Dorob National Park, which incorporates core conservation areas and multiple use areas for adventure tourism, is a park of great imagination. Running from just south of Walvis Bay to the Ugab River in the north, it is a key piece of the puzzle along Namibia’s coast that allows for the entire 976 mile (1,570km) coastline of the country to be protected. Collectively, this area is known as the Namib Skeleton Coast National Park, and it consolidates three national parks: Skeleton Coast, Namib-Naukluft and Sperrgebiet, and includes four wetlands of international importance. The 10.754 million hectare mega-park is the sixth largest terrestrial park in the world and the largest in Africa. In fact, the protected area is larger than Portugal!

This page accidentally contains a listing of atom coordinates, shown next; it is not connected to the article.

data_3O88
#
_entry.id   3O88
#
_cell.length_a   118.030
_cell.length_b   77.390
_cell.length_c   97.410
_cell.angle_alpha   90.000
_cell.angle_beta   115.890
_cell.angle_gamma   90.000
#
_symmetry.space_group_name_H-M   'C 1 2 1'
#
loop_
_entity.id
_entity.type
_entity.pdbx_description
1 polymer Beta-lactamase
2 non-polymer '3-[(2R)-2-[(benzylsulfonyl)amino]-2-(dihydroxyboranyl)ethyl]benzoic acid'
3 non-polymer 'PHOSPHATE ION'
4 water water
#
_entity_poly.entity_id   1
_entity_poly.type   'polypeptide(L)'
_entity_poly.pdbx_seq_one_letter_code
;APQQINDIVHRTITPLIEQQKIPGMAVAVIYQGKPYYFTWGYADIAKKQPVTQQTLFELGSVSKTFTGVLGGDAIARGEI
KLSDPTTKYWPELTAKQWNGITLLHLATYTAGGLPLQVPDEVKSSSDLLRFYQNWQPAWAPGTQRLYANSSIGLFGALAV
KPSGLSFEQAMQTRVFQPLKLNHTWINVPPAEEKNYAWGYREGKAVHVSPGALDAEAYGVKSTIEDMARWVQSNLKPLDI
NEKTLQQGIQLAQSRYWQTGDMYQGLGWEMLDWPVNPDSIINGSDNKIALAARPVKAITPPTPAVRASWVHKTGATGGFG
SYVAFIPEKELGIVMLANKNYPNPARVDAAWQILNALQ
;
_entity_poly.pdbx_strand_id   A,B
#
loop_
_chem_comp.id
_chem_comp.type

The Dorob National Park is another example of smart conservation in Namibia. There are core conservation areas set aside for rare and endangered species, while at the same time other areas are set aside for multiple uses, including adventure tourism, so that the very people who need and want to protect the park aren’t shut out. Windsurfing, kayaking amongst dolphins, quad biking and skydiving are popular coastal activities. The Dorob National Park is inclusive, progressive conservation that aspires to great, grand goals.